Trauma with your comedy

Ramon Bayer-Boatwright, played by Daniel Zovatto, rides a bike down Portland streets in “Here and Now.”

Have you seen the new HBO series, “Here and Now”? Tim Robbins and Holly Hunter play the Mom and Dad of a multiracial family living in the Trump Era. The show is set in Portland, which makes it extra interesting. Writing about the show in The New Yorker, television critic Emily Nussbaum wrote, “The homes are rich-hippie real-estate porn,” and noted that the sexual chemistry between two of the characters is worth the price of admission. She also said, “But depth requires digging. ‘Here and Now’ clearly wants to be part of the Resistance. So far, it’s more the sort of thing that makes people mutter, ‘This is why he won.’”

Politics aside, Alan Ball, the showrunner, creator of “Six Feet Under” and “True Blood” is known for his trauma-comedy style of storytelling. There’s more trauma than comedy here as the characters struggle with what it means to feel alive and not become alien vampires. Other reviewers have commented how unlikeable the characters are, but that’s like saying you can’t the sight of yourself in the mirror.

“Here and Now” is at heart a family drama. The family is complicated. Three of the children, now adults, were adopted from countries hurt by U.S. policies. Ashley, who works in fashion, was born in Liberia; she’s married to a white Republican and they have a bi-racial kid. Duc, a “motivational architect” is a currently celibate sex addict. Duc was born to a prostitute mother in Vietnam. His brain is riddled with images of his mother working on her back. Ramon, a video designer, is an orphan from the Columbian drug wars. Tim Robbins’ character is a moody, broody philosopher; Holly Hunter is a former therapist who now runs a nonprofit. The couple also have one child born of their combined loins, Kristin, a precocious and snarky teenager whose best friend is a gender-fluid Muslim boy whose dad just happens to be Ramon’s therapist.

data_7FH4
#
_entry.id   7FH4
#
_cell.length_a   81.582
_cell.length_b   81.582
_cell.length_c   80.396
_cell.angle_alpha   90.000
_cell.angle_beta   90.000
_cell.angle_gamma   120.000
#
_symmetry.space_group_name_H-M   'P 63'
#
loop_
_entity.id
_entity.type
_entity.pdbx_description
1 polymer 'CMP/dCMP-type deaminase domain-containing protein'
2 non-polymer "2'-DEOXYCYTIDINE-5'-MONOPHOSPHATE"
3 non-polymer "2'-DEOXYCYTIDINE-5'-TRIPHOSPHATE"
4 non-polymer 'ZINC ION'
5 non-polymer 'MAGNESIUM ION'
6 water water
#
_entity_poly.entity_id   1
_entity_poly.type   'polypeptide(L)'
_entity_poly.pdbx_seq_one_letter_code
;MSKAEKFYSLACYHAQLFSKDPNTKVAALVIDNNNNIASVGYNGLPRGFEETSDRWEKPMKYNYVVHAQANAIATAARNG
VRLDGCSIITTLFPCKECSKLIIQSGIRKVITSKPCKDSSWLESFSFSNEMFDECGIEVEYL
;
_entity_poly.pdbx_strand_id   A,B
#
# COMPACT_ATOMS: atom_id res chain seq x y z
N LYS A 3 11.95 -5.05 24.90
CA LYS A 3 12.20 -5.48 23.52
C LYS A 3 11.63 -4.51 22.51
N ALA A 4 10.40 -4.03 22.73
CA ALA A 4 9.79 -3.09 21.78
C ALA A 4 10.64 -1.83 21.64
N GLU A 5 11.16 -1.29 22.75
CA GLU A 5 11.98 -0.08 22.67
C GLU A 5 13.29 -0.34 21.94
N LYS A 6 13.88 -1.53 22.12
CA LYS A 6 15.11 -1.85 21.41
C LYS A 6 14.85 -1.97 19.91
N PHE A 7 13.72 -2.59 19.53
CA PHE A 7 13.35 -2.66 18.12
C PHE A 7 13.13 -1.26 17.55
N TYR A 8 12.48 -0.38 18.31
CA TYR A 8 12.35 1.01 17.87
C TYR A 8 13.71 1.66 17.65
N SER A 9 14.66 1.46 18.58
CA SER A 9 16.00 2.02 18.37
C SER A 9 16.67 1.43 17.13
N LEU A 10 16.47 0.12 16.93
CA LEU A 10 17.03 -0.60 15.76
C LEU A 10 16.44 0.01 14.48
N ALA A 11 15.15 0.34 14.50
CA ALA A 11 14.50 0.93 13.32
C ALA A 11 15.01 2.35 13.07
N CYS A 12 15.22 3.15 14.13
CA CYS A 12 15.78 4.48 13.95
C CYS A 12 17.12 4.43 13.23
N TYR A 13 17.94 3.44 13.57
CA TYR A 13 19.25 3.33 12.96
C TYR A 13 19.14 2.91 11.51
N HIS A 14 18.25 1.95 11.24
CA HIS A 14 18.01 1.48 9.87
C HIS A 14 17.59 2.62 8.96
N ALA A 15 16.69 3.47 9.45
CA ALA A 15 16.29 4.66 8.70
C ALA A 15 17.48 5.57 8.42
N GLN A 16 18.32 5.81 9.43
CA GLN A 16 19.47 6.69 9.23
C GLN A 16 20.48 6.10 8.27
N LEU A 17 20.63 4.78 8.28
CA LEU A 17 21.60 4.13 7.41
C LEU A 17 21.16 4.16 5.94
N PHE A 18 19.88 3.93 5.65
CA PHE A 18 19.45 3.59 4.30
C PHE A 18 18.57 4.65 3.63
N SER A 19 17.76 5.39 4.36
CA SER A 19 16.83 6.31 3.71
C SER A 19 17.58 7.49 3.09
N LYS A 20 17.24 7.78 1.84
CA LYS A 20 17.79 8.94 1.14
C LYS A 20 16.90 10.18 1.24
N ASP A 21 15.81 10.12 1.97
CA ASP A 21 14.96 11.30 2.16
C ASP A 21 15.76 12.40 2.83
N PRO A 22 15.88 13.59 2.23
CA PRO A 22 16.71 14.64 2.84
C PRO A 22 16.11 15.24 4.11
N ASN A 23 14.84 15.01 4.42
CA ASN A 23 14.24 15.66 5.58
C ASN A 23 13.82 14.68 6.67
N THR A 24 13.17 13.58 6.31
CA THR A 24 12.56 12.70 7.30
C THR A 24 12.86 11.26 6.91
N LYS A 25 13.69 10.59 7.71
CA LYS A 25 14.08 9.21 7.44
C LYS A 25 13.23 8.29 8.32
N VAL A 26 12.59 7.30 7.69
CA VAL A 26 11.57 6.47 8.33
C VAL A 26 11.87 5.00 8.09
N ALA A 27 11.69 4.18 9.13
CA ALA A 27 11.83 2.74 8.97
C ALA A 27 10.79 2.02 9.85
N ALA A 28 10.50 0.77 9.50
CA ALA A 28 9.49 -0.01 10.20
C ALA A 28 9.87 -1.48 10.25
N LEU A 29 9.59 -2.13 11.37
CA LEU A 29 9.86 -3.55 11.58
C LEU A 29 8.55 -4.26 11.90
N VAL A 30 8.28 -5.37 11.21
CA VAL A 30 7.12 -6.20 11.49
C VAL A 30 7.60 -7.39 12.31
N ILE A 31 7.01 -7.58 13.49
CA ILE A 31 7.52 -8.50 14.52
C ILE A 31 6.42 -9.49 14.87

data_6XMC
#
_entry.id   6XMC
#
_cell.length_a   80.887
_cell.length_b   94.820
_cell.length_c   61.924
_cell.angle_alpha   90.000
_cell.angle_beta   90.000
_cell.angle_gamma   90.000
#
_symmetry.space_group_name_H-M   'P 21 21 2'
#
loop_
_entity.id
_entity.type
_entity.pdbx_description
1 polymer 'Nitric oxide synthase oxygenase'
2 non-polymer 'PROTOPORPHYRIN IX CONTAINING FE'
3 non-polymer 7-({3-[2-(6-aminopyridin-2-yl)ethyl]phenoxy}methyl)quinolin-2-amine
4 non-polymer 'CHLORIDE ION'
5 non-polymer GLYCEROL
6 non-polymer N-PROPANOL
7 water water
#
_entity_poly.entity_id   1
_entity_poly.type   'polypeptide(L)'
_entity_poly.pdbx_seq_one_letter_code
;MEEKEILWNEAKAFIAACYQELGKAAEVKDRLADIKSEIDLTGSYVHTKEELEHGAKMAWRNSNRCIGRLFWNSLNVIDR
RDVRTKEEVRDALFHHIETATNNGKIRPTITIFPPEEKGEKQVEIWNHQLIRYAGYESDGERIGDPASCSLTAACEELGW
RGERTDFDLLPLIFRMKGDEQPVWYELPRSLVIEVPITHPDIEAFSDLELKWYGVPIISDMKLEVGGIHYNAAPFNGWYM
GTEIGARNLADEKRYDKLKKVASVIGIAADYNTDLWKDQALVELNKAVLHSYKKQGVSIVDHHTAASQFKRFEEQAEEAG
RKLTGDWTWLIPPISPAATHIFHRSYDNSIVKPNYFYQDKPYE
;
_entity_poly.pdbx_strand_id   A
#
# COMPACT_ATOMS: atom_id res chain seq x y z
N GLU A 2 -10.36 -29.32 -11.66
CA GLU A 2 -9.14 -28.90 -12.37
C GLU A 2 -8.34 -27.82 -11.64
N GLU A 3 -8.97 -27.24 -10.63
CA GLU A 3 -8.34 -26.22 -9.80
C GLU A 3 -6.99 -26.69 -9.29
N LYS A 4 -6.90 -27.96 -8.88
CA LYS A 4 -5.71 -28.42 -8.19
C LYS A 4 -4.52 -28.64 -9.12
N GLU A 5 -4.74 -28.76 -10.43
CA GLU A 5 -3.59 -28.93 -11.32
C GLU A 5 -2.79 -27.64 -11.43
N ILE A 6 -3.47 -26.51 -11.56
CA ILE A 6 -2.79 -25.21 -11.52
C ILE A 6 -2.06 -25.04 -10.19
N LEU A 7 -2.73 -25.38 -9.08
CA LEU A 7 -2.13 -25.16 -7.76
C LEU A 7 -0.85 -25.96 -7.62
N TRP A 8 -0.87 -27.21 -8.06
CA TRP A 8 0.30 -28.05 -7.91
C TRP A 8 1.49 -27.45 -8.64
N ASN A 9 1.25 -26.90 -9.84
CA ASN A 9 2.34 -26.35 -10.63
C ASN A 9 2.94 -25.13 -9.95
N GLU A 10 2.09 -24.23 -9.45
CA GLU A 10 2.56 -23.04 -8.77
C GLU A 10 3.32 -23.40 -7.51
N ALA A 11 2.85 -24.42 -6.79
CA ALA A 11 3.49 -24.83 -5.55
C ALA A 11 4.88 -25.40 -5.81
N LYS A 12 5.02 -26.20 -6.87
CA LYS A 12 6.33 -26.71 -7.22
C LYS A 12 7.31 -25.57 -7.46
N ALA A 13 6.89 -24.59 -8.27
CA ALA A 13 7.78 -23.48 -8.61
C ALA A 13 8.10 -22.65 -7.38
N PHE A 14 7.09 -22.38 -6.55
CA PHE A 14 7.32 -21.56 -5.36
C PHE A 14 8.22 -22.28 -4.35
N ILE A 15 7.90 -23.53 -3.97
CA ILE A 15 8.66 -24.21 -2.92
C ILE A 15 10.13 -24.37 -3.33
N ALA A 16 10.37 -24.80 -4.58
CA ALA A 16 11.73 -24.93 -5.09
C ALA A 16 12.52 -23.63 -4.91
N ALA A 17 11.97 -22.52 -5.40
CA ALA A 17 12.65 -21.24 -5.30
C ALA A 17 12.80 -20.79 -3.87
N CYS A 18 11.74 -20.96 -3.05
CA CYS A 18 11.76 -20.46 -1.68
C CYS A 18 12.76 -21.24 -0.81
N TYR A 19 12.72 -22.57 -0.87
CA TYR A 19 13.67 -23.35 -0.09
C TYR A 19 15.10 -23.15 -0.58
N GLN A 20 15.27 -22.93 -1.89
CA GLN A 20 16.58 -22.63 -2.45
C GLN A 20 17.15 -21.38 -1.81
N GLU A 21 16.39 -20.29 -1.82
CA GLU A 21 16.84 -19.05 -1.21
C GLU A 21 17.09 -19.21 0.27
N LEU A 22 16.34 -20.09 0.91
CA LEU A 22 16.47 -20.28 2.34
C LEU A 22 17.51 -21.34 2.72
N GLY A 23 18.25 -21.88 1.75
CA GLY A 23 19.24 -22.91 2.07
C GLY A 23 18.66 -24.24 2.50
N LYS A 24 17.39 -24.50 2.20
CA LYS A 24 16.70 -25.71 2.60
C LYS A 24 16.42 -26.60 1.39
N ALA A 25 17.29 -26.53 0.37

Tim Robbins’ character is burdened. He hasn’t published anything meaningful in years, his professional stature at the college where he

teaches is much diminished. While he obviously cares about his wife, nonetheless he’s been dipping into their joint checking account to

finance his relationship with a hooker. Holly Hunter’s character is in full-blown career crises, not to mention she’s about to fall into bed with a guy she knew decades ago when they were both students atBerkeley. My favorite character is Ramon’s psychiatrist, played by the excellent Peter Macdissi, a Lebanese actor who is the real life partner of Alan Ball. Portraying the most messed-up shrink ever, he’s accused by his wife of being a pothead.

Call me shallow, but the detail I’m most obsessed with is Holly Hunter’s au natural face. I snooped around on-line to find before and after pictures of her with fillers and Botox; she appears to have quit both when she signed on to do “Here and Now.” Her upper lip and chin area are positively wrinkled. I love the way she’s chosen to play a desirable, educated, beautifully dressed, sophisticated woman of a certain age in Portland. Her beat-up face on this show is not a face you’re likely to see on an affluent 60-year-old woman in New York or Los Angeles. That’s thrilling.

Equally thrilling are the show’s locations. The gorgeous house Holly and Tim live is in Laurelhurst. “I’ve been in that house,” one of my Gearhart friends bragged. You see the Burnside Bridge and the Pearl and gentrified stretches of North Mississippi. You see homeless encampments. The only off note about the show and its Portland location is that it’s never raining.

What’s up with that?


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